1. Have humility- we must remember we serve the citizens of the country. For the time we serve, we need to keep in mind those who came before us and those who will come after us.  While in government, we are stewards of the public trust.
  2. Be Bold- we face large problems and you cannot make an impact unless you take bold action—you have to take risks and take on big things.
  3. Need to be patient and persistent- never stop doing things the right way; always continue to push to make change and stick it out. Change only happens when we have the will to persevere.

 

 

As a son of a retailer from Allentown, PA, I witnessed firsthand the importance of providing excellent customer service.  It was fundamental to business success especially with a rapidly changing competitive landscape. Rapidly evolving technology continues to hand consumers growing power to choose how and where to buy products and services, pushing customer expectations for superior service ever higher. 

 

Federal, State and Local governments are being called upon to provide more-responsive service, improved collaboration, increased transparency, and more-proactive efforts to improve customer satisfaction.  On the Federal level, virtually all previous administrations mentioned the importance of improving government service.  Some accomplished great things, some made major improvements, some talked about it, some had minimal impact.  The ongoing government challenge is to have the capability to provide similar quality of customer service on par with what citizens encounter in the private sector.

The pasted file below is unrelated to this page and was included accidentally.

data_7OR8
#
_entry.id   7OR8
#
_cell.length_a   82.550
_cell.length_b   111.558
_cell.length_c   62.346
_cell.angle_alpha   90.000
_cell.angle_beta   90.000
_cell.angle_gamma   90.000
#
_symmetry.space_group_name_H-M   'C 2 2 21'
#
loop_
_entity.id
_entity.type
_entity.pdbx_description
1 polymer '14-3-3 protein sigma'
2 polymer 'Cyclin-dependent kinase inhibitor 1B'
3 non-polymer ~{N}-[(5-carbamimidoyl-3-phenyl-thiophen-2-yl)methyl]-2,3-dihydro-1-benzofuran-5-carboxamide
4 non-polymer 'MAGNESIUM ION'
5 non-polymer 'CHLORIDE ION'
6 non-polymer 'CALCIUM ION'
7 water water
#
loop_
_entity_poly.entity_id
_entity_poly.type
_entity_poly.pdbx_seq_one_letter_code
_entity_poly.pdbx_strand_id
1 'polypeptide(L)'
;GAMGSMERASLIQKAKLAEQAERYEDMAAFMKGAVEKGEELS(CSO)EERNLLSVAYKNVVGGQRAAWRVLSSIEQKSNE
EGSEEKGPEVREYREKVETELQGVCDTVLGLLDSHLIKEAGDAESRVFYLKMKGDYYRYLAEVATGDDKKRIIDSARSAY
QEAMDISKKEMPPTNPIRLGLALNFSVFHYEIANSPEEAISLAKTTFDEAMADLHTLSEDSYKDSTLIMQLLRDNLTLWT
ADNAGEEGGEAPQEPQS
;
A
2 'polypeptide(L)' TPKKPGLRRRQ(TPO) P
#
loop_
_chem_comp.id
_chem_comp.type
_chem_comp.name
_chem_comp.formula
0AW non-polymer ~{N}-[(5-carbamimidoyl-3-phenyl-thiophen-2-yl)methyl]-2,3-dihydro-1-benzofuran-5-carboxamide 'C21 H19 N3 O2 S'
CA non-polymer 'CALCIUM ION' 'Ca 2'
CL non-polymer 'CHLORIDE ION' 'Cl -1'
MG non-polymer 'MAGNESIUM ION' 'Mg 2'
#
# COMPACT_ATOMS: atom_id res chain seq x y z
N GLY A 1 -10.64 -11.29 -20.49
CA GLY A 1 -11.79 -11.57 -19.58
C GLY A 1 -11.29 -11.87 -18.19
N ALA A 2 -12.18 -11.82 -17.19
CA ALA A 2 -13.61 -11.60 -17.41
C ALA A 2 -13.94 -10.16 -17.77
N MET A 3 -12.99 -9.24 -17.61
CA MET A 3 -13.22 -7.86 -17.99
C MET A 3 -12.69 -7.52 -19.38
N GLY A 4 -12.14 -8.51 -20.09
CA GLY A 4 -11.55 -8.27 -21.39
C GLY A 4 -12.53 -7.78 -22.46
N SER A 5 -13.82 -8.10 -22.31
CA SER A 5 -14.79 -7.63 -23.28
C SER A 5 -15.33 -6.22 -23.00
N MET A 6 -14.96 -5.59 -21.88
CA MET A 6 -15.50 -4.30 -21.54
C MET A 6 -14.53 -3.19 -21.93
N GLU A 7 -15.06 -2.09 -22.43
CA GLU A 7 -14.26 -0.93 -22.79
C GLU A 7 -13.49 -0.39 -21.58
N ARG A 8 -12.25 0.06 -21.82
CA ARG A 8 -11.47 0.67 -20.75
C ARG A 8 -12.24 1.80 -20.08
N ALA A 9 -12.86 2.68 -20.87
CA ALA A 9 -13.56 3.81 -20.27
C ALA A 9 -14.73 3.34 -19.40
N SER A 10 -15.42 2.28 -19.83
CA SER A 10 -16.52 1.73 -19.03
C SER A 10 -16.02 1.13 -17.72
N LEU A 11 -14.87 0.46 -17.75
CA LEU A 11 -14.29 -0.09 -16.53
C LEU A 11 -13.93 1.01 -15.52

The foundational premise of government is to serve the citizens.  Over the past twenty years, DGI’s coverage of the topic took many forms and aligned with the government solution focus of the time.  In 1998, eGovernment was the ‘hot’ topic of the day and DGI produced educational programming focused on government websites delivering service to citizens. 

 

Early in the new decade, the focus evolved into Customer Relations Management issues with transitional guidance coming from the Educational Advisory Committee members.  This evolved into focusing on the role, capabilities and importance of government Contact Centers which lead to the management and oversight of multi-channel service capabilities.  In 2007, working with the Educational Advisory Committee, DGI changed the name of the annual event to the Government Customer Service Conference.  As the topic evolves, so does the educational focus of the programming.  The focus the last two years was Customer Experience (CX).